Germany forward Lukas Podolski hits out at 'stupid' Euro 2016 format
Germany’s Lukas Podolski has criticised Uefa’s organisation of the European Championships, describing the changes to the tournament’s format as “stupid”.
The decision to increase the number of teams at this Euros from 16 to 24 has drawn a mixed reaction within the game. While it has allowed many smaller nations to reach a major international tournament for the first time, the six-group format has been criticised by many countries for the uncertainty it has created, particularly relating to convoluted rules over the allocation of third-placed teams.
Albania were forced to wait three days after their final group game to find out that they had been eliminated. England and Croatia did not discover their last-16 opponents until the very last minute of the last group games. Meanwhile, Northern Ireland qualified for the knockout stages despite losing two out of their three matches.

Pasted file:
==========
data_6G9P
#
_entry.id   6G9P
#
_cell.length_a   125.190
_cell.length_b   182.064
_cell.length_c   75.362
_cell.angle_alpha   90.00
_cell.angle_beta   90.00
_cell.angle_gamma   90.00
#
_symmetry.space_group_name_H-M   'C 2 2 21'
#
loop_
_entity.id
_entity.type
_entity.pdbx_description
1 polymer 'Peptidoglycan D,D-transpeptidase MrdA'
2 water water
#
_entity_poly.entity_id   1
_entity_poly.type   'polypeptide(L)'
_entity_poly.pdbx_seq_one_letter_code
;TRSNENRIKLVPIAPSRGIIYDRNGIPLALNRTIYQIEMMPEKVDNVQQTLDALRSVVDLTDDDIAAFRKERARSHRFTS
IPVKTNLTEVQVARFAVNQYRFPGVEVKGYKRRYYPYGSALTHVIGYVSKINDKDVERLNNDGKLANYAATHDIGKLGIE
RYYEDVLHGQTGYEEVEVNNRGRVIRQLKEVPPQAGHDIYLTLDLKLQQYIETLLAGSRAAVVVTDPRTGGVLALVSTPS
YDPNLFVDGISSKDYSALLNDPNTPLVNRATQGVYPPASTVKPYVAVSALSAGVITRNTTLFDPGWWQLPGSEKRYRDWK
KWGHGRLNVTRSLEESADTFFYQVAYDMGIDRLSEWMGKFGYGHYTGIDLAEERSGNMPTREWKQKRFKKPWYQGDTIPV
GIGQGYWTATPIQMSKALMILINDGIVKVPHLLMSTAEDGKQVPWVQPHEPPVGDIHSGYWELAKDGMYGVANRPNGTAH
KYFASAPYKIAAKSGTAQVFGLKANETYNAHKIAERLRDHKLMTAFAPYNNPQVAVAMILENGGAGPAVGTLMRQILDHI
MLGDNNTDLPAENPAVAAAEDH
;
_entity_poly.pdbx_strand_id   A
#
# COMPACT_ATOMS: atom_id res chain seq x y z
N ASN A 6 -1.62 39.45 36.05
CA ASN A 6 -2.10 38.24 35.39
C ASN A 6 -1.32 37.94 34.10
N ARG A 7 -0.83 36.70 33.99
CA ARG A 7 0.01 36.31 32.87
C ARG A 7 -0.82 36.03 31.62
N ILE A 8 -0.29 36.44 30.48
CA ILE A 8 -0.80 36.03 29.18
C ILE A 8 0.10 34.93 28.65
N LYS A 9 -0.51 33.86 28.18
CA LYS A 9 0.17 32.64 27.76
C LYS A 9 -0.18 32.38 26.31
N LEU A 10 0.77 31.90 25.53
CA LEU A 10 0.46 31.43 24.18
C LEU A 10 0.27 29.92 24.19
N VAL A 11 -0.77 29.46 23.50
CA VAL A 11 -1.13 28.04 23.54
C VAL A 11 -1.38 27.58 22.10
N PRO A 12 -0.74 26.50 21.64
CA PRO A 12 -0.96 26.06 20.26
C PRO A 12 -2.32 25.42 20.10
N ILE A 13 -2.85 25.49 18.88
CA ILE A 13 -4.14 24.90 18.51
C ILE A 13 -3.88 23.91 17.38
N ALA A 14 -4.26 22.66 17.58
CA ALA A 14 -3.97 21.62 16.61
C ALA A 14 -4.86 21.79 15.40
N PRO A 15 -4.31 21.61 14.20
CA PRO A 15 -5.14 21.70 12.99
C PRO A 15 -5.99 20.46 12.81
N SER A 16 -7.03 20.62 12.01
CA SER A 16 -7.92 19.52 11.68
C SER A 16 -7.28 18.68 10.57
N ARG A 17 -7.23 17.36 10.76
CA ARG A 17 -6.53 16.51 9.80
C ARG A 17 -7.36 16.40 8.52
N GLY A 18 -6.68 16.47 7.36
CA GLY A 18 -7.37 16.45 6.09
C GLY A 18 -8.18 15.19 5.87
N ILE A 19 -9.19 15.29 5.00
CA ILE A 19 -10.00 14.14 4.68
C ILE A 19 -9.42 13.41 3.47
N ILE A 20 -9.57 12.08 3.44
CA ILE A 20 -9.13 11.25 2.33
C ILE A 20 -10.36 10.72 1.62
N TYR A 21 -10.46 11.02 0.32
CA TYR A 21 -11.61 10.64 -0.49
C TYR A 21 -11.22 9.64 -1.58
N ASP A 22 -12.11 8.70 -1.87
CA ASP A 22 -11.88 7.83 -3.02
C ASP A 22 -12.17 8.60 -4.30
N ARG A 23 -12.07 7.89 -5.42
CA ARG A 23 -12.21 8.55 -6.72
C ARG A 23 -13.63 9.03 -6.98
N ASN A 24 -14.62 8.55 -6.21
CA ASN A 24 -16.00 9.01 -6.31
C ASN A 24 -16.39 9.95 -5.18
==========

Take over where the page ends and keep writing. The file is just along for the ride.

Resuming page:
“The group stage was a little bit strange, because Uefa did some stupid things with the system,” said Podolski, after Germany’s 3-0 win over Slovakia in Lille. “It’s not about the smaller teams, it’s about the decisions. Some teams waited three days in the camp for a decision.
“You lose the first two games and you still have a chance to get through to the next round. So it is a bit confused but for us, it doesn’t matter. Now the tournament starts.”
Podolski’s comments echoed those by his manager Joachim Löw earlier in the tournament. Löw said the 16-team format was “ideal” and the fact that a team could qualify by winning only one match was “not very fair”, even though this was technically still possible under the old system.
For now Germany have a quarter-final against Spain or Italy to look forward to on Saturday, and their win over Slovakia was an ominous return to form for the current world champions. But Podolski, the former Arsenal forward who now plays for Galatasaray, insisted that Germany would need to show more aggression in future matches.
“We have a lot of quality,” he said. “What we miss, and what we have to do in the next rounds, is to be more aggressive, more powerful and show the opponent we are Germany and we are strong. These are small things we need to do.
“Italy or Spain, it doesn’t matter. You have to beat everyone when you want to be the European champions. Maybe it’s better to play a big team. You have to focus.”